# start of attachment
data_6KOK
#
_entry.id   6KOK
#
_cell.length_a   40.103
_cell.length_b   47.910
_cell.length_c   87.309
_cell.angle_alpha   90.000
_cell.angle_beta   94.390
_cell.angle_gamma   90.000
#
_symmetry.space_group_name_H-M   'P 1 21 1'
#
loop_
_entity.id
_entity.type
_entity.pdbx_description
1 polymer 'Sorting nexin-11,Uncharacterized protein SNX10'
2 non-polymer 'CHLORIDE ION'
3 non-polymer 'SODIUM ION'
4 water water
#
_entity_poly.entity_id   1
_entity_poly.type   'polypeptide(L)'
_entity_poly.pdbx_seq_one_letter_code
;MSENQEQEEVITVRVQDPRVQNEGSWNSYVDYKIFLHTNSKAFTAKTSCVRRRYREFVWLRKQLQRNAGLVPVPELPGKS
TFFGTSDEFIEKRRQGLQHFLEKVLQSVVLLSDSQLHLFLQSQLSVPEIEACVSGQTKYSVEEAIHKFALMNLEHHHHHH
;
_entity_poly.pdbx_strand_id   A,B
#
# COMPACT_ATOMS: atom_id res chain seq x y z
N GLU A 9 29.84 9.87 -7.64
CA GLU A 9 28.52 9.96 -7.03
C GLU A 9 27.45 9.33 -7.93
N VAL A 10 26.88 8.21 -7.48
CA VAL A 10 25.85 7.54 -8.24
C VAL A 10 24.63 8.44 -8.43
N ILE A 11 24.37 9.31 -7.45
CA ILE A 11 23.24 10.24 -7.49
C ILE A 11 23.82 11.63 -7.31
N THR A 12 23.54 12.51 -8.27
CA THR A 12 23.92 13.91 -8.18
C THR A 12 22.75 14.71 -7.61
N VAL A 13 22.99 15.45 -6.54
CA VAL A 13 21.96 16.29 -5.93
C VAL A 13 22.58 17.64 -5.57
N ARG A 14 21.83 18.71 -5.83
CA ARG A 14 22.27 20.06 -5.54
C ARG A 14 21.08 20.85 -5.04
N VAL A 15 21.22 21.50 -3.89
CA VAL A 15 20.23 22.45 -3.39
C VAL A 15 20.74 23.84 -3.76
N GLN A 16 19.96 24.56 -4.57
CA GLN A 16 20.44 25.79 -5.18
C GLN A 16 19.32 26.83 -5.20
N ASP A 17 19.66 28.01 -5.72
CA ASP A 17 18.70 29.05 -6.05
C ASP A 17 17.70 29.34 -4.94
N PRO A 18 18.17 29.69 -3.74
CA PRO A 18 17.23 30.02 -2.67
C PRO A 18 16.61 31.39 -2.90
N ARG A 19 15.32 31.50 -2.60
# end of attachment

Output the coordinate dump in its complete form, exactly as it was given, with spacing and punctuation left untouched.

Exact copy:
data_6KOK
#
_entry.id   6KOK
#
_cell.length_a   40.103
_cell.length_b   47.910
_cell.length_c   87.309
_cell.angle_alpha   90.000
_cell.angle_beta   94.390
_cell.angle_gamma   90.000
#
_symmetry.space_group_name_H-M   'P 1 21 1'
#
loop_
_entity.id
_entity.type
_entity.pdbx_description
1 polymer 'Sorting nexin-11,Uncharacterized protein SNX10'
2 non-polymer 'CHLORIDE ION'
3 non-polymer 'SODIUM ION'
4 water water
#
_entity_poly.entity_id   1
_entity_poly.type   'polypeptide(L)'
_entity_poly.pdbx_seq_one_letter_code
;MSENQEQEEVITVRVQDPRVQNEGSWNSYVDYKIFLHTNSKAFTAKTSCVRRRYREFVWLRKQLQRNAGLVPVPELPGKS
TFFGTSDEFIEKRRQGLQHFLEKVLQSVVLLSDSQLHLFLQSQLSVPEIEACVSGQTKYSVEEAIHKFALMNLEHHHHHH
;
_entity_poly.pdbx_strand_id   A,B
#
# COMPACT_ATOMS: atom_id res chain seq x y z
N GLU A 9 29.84 9.87 -7.64
CA GLU A 9 28.52 9.96 -7.03
C GLU A 9 27.45 9.33 -7.93
N VAL A 10 26.88 8.21 -7.48
CA VAL A 10 25.85 7.54 -8.24
C VAL A 10 24.63 8.44 -8.43
N ILE A 11 24.37 9.31 -7.45
CA ILE A 11 23.24 10.24 -7.49
C ILE A 11 23.82 11.63 -7.31
N THR A 12 23.54 12.51 -8.27
CA THR A 12 23.92 13.91 -8.18
C THR A 12 22.75 14.71 -7.61
N VAL A 13 22.99 15.45 -6.54
CA VAL A 13 21.96 16.29 -5.93
C VAL A 13 22.58 17.64 -5.57
N ARG A 14 21.83 18.71 -5.83
CA ARG A 14 22.27 20.06 -5.54
C ARG A 14 21.08 20.85 -5.04
N VAL A 15 21.22 21.50 -3.89
CA VAL A 15 20.23 22.45 -3.39
C VAL A 15 20.74 23.84 -3.76
N GLN A 16 19.96 24.56 -4.57
CA GLN A 16 20.44 25.79 -5.18
C GLN A 16 19.32 26.83 -5.20
N ASP A 17 19.66 28.01 -5.72
CA ASP A 17 18.70 29.05 -6.05
C ASP A 17 17.70 29.34 -4.94
N PRO A 18 18.17 29.69 -3.74
CA PRO A 18 17.23 30.02 -2.67
C PRO A 18 16.61 31.39 -2.90
N ARG A 19 15.32 31.50 -2.60